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For instance, when discussing "what is Justice", one of Rawls's key argument for "justice has to be a universal concept" is that we do not talk about anything that is "just for person A but not for person B".

In other words, Rawls is relying on our laymen's intuition about justice to narrow down the possible definition.

This is not an isolated example. Philosophers often rely heavily on common intuition to guide/justify their reasons. What is the justification for this?

  • Because outside science there is no other way to find "basic principles" that using intuition. – Mauro ALLEGRANZA Oct 17 at 9:33
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    @MauroALLEGRANZA I see. Another way to ask my question: is it fair to say that much of philosophy, then, is an exercise that tries to give clarity and coherence to a set of intuitive concepts and thoughts? – J Li Oct 17 at 9:44
  • Good, very good (IMO :-) ) – Mauro ALLEGRANZA Oct 17 at 9:45
  • @MauroALLEGRANZA I must say that I agree with you, but this is also a slightly sad answer. Many concepts are developed intuitively for the purpose of simplifying the world, helping us in survival, or because our genes prompt us to do so. Those concepts arise because they are “useful in normal circumstances” and are not designed to survive careful philosophical scrutiny. This is most apparent when philosophers come up with mind exercises where they invent a highly unlikely scenario and reveals that our intuition is inconsistent. Well, they were not supposed to be consistent to begin with! – J Li Oct 17 at 9:50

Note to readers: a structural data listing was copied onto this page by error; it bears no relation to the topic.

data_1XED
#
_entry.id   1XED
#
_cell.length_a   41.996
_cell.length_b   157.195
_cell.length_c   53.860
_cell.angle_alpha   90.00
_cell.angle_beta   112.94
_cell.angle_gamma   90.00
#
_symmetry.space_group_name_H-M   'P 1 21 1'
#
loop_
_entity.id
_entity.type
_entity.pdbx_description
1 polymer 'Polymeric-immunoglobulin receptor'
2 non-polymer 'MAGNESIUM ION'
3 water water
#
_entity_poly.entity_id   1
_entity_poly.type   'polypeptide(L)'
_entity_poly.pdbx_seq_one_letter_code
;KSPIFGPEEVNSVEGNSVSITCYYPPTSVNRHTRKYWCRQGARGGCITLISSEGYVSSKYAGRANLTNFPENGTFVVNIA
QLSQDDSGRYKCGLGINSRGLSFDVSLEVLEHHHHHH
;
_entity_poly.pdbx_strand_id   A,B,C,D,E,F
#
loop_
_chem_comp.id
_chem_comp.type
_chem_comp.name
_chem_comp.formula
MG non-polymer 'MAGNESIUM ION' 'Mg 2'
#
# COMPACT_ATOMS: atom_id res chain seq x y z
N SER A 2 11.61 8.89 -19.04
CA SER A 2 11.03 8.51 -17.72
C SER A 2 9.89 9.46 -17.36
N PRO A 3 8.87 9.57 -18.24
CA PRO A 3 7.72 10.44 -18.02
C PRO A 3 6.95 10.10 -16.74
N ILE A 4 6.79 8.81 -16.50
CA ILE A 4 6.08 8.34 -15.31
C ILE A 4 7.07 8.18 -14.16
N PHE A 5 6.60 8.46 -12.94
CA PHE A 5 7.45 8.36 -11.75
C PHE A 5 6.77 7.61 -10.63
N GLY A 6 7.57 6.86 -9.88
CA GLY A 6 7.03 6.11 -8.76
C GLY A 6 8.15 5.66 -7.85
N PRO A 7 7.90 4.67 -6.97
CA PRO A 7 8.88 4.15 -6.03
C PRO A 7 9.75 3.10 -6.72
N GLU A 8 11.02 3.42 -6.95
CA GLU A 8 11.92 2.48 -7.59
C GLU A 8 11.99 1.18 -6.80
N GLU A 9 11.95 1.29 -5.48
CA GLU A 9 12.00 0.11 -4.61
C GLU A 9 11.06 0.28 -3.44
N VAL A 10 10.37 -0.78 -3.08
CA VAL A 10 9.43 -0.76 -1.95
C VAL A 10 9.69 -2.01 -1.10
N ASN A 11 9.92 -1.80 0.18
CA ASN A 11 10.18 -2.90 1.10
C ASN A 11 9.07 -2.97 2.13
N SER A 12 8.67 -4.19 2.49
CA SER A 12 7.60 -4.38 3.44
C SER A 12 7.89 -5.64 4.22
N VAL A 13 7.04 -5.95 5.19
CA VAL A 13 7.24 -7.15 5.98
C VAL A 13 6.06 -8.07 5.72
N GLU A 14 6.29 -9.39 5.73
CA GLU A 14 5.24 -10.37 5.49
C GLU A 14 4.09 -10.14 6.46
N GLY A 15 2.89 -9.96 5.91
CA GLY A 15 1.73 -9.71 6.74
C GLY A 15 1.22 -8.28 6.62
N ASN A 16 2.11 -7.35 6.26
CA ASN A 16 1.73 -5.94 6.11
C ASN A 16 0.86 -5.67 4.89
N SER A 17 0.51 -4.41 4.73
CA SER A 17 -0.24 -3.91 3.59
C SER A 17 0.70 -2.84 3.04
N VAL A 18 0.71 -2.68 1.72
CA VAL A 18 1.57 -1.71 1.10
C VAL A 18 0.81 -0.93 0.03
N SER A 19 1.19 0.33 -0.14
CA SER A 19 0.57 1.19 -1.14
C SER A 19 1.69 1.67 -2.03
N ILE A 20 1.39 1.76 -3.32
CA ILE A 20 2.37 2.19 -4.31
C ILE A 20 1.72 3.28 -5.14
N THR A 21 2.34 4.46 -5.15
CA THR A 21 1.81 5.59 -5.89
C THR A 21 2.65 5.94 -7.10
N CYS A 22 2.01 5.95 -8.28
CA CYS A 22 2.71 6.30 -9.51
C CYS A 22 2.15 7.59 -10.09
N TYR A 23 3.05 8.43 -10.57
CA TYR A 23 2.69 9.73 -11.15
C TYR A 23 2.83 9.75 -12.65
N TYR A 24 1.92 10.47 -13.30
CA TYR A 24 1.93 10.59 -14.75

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    Many intuitions are cultural, not biological, as experimental philosophy demonstrated by testing humans from different traditions. They are not imprinted into genes but passed on socially, through cultural upbringing. So the evolution assumed is, to a large degree, cultural evolution. What proves useful in social practice is reinforced and gets passed on, the rest falls by the wayside. – Conifold Oct 17 at 21:04
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I find it peculiar that this question associates 'universality' with 'intuition'; the two concepts are fundamentally in tension with each other, not in alignment.

Let's go back to that age-old debate about whether any two people are referring to the same color when they use the word 'Red'. Perception of color is internal and subjective. If I say 'Red' I may be thinking of something around the 640nm wavelength range while you may imagine something more like 720nm, and there would be no way for us to know we were imagining different colors without some serious testing equipment. Worse, if we ran across an alien species with a different visual apparatus (or a mere human with a genetic anomaly) we might consistently agree that a given object is 'Red' while experiencing entirely different internal states. But the point is that we can consistently agree that these kinds of things are 'Red' while those kinds of things are not. That constitutes a universal, the subjective, 'intuitive' aspect of it notwithstanding.

An intuition is something that lies within an individual person; a universal is something that lies across a collection of people. This distinction is difficult for a lot of people, because by default people are trapped in a solipsistic worldview in which it is extremely difficult to 'see' that which lies across them. They interpret everything as though it lies within them, and so universals come across as intuitions. But in actuality, abstract concepts like Justice and Liberty are a lot like the concept 'Red'. Different people will have different internal experiences of the concept, but the concept only exists (only has solidity) because it serves a common utility across a collective. We cannot even argue about whether a particular thing is 'Just' unless we are oriented to an abstraction that lies across all of us.